Hollywood's greatest bromance
De Niro and Scorsese have a long-standing, symbiotic relationship, writes Ed Power
There is creative chemistry – and then there is the uncanny bond that exists between Oscar-winning director Martin Scorsese and actor Robert De Niro.
Starting with 1973's gritty Mafia movie Mean Streets, the two have forged one of the richest legacies in cinema – a sequence of movies that rate as among the darkest, smartest and most coruscating ever committed to celluloid.
Like the entwined yin and yang symbols, they are vividly contrasting personalities bound through mutual love and respect.Both are now in their seventies and show little inclination towards slowing down. Scorsese and De Niro have just collaborated on the gangster comedy The Family (Scorsese produced, De Niro stars), which comes out tomorrow. Next year, they will work together on The Irishman, the true life account of brutal Irish-American mobster Frank Sheeran, one of the few mafia leaders without Italian blood. They will probably have to clear their mantelpiece for another slew of Oscars.
The relationship goes back to the early 1970s, when Scorsese was introduced to De Niro by the director Brian De Palma. De Niro had studied under the acclaimed Stella Adler in New York (Adler later described him as the most talented student with whom she had worked). Unlike the bullish, gregarious Scorsese, however, De Niro was shy and not much of a schmoozer – huge drawbacks in the entertainment industry.
Still, when it came time to cast his third full-length movie, Mean Streets, Scorsese sensed that De Niro, with his understated charisma and outsider's edge, might be the man to play anti-hero Johnny Boy. De Palma had raved about De Niro and, shooting on a micro-budget, it was unthinkable that Scorsese would be in a position to cast an established actor.
In real life, they struck up an enduring friendship. Both came from Italian-American backgrounds, though their upbringings were very different. De Niro's father was a prominent artist and he grew up in the company of painters and writers. Meanwhile, Scorsese truly was the kid from nowhere. Most of his peers became waiters, factory operatives – or gangsters.
With the success of Mean Streets, their careers were entwined. The garrulous Scorsese saw De Niro as a confidante and sounding board. Once you have a hit movie, everyone becomes your friend and 'yes'-man. However, De Niro thought nothing of bringing Scorsese down a peg if he felt he was out of line (the arrangement worked vice versa as well). Moreover, their creative connection flowed both ways: if Scorsese saw De Niro as the actor who could best dramatise his visions then De Niro regarded the director as one of the rare creatives in the industry whose sensibility he completely trusted.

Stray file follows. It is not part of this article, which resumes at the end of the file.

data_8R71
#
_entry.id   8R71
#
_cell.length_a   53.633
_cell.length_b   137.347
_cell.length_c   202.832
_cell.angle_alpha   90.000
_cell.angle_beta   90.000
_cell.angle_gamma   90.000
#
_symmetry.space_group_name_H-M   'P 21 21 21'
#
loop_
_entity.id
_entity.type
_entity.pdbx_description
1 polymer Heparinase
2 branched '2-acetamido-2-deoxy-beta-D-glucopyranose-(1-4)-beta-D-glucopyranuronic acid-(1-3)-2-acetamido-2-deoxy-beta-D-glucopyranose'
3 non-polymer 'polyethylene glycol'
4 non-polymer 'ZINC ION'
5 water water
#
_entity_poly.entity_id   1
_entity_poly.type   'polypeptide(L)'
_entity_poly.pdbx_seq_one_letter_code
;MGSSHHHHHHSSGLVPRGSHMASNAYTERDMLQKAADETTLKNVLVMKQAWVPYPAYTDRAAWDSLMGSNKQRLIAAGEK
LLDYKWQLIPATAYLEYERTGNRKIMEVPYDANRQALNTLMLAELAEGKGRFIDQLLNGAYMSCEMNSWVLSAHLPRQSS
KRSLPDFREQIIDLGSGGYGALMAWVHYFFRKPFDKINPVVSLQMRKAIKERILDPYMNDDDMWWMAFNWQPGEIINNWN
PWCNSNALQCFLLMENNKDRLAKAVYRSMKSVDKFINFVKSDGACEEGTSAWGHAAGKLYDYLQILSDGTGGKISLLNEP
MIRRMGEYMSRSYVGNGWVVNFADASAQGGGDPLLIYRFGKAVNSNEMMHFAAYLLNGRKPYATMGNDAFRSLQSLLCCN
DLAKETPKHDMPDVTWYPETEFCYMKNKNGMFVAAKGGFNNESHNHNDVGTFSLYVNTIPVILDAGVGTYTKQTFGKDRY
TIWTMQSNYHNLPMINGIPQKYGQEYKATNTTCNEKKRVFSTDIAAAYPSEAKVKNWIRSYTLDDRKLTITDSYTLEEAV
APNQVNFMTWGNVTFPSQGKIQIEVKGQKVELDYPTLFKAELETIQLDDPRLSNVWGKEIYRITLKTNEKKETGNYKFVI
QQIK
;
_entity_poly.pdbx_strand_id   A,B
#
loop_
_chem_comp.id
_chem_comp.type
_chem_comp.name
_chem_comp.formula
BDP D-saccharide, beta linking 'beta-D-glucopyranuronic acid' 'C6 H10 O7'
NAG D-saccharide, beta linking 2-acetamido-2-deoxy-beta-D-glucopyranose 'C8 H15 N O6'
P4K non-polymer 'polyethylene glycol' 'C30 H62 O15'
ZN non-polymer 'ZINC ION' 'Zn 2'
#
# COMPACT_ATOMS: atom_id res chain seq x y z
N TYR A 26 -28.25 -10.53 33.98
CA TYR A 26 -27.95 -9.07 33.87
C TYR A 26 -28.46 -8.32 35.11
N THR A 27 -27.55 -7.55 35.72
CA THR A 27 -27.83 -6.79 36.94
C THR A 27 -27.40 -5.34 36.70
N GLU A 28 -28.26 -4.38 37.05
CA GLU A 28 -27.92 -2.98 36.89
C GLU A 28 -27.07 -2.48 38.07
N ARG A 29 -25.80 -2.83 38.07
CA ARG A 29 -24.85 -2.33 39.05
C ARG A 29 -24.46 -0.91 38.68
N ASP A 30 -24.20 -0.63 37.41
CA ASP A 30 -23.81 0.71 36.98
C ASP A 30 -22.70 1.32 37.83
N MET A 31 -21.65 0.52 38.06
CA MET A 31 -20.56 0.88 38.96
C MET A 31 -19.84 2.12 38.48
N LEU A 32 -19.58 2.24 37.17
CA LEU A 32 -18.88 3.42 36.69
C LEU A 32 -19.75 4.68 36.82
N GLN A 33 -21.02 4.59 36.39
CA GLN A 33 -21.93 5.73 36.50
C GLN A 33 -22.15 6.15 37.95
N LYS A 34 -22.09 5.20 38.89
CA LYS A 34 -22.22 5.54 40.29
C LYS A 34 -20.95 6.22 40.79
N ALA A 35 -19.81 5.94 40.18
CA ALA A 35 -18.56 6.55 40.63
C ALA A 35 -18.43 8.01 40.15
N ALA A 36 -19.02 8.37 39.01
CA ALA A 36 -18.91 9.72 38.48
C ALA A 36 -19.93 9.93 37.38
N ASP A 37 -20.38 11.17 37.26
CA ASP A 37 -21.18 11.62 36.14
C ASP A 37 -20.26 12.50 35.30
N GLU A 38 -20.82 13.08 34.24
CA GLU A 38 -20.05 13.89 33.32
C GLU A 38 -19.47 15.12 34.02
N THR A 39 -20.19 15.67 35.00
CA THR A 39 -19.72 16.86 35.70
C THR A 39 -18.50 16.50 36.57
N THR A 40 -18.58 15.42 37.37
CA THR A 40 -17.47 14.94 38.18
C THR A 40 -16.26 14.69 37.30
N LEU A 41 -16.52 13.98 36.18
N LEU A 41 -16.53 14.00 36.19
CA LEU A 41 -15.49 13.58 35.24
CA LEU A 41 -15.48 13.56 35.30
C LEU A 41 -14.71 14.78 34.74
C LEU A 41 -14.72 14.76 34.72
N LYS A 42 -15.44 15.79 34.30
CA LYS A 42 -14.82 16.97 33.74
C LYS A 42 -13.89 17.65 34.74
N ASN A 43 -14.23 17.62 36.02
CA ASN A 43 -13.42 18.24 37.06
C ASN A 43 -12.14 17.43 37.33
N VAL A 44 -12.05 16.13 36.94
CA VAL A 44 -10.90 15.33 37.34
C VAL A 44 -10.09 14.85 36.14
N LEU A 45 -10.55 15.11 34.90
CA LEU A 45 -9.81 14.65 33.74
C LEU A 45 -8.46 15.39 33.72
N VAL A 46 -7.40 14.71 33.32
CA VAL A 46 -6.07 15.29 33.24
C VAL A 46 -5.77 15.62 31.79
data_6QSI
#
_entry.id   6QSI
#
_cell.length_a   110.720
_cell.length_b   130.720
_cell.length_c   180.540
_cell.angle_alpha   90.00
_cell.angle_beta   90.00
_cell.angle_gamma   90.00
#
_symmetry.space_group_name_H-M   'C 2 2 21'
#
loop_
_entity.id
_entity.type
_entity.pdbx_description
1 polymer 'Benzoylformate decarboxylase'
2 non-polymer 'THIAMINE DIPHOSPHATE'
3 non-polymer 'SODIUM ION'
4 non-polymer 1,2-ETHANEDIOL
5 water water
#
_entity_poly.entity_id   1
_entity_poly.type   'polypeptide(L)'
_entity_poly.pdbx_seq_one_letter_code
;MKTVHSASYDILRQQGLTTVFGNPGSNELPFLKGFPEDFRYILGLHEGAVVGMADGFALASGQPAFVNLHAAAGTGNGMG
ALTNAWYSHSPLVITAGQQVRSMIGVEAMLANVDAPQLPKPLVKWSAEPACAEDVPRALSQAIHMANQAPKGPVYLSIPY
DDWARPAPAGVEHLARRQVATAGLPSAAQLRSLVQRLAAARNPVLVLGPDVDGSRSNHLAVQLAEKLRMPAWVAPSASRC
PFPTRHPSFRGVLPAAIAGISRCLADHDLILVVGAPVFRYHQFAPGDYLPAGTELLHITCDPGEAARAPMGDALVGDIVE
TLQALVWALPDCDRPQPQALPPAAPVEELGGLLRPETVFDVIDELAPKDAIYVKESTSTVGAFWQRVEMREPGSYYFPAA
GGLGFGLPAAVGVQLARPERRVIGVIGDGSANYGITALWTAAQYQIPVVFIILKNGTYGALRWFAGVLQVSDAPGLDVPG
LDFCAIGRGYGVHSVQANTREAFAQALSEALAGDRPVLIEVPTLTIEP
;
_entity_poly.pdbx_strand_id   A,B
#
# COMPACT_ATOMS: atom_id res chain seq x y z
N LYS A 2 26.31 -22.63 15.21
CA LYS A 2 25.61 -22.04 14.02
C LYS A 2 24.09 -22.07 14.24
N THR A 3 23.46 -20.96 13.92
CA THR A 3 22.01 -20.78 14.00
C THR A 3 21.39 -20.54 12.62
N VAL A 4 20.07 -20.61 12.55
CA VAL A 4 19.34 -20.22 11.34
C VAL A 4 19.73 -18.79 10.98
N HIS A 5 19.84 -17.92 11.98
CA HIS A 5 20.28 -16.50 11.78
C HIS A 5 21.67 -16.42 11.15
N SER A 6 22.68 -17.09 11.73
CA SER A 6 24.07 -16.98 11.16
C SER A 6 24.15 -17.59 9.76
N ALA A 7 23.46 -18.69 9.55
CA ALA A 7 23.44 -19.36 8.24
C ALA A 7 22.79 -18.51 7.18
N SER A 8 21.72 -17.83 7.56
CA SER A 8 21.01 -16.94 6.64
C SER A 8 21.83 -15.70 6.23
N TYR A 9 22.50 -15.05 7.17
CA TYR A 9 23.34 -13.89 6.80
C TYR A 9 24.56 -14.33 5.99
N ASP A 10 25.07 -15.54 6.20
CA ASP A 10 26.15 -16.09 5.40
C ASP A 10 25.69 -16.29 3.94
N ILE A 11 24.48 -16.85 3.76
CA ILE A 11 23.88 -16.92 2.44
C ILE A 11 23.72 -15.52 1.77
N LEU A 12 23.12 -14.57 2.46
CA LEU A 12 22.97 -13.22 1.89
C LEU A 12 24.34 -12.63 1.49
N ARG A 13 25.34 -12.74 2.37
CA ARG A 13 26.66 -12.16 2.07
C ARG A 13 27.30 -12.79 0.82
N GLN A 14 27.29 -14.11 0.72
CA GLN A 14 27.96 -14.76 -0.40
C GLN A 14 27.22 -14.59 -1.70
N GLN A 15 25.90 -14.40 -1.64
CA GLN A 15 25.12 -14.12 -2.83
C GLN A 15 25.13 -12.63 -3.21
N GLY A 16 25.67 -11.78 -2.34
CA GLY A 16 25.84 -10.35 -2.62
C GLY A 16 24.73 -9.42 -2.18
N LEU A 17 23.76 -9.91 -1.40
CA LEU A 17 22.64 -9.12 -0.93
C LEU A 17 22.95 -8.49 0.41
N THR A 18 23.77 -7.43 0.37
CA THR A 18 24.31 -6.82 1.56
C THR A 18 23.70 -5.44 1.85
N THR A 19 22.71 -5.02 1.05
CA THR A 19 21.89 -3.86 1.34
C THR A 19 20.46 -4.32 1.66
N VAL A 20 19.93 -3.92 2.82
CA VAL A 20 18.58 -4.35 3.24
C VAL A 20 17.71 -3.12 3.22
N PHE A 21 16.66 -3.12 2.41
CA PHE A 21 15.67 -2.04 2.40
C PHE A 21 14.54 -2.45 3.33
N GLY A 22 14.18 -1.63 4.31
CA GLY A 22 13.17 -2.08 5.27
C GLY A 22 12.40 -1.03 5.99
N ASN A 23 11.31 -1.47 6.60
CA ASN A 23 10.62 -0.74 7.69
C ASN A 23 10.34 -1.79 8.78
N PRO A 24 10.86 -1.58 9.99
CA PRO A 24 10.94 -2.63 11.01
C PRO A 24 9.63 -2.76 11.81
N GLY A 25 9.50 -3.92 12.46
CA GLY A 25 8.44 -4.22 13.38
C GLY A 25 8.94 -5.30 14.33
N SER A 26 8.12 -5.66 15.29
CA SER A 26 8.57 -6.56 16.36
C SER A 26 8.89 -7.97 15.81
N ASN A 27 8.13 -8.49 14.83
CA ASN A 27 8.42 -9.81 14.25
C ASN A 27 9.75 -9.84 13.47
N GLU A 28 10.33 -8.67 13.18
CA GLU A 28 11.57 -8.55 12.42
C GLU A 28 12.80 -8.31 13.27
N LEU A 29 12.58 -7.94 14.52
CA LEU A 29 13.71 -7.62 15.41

For instance, it was De Niro who suggested to Scorsese that he dramatise the life of boxer Jake LaMotta. Initially Scorsese demurred – he hated sport, boxing especially.
"A boxer? I don't like boxing . . . Even as a kid, I always thought that boxing was boring . . . It was something I couldn't, wouldn't grasp."
As it happened, Scorsese was enduring a rare bout of self doubt. His previous feature, a risky musical called New York New York (which De Niro had appeared in) tanked critically and commercially.
Clinically depressed and rudderless, he fell into an unhealthy lifestyle and suffered a near fatal cocaine overdose. Upon recovering, he resolved to change his life. The first thing he did was pick up the phone and call De Niro. Soon they were shooting Raging Bull – regarded today as one of the most searing and intelligent character studies of all time.
To date they have made nine movies together, including Goodfellas, Cape Fear and Casino. Their greatest moment had actually come several years prior to Raging Bull. In 1975 , Scorsese and De Niro shot Taxi Driver, a dreamlike reverie about a psychotic cabbie drifting through nighttime New York. One of the most acclaimed, and brutal, films ever made, Taxi Driver is also unique because it sees Scorsese and De Niro share screen time.
After the original actor fell ill, Scorsese took the role of an angry passenger who jabbers endlessly about bumping off his wife. They barely exchange a word – but the spark between them is as palpable as that between any of Hollywood's great on-screen couples. Truly, this is a bromance for the ages.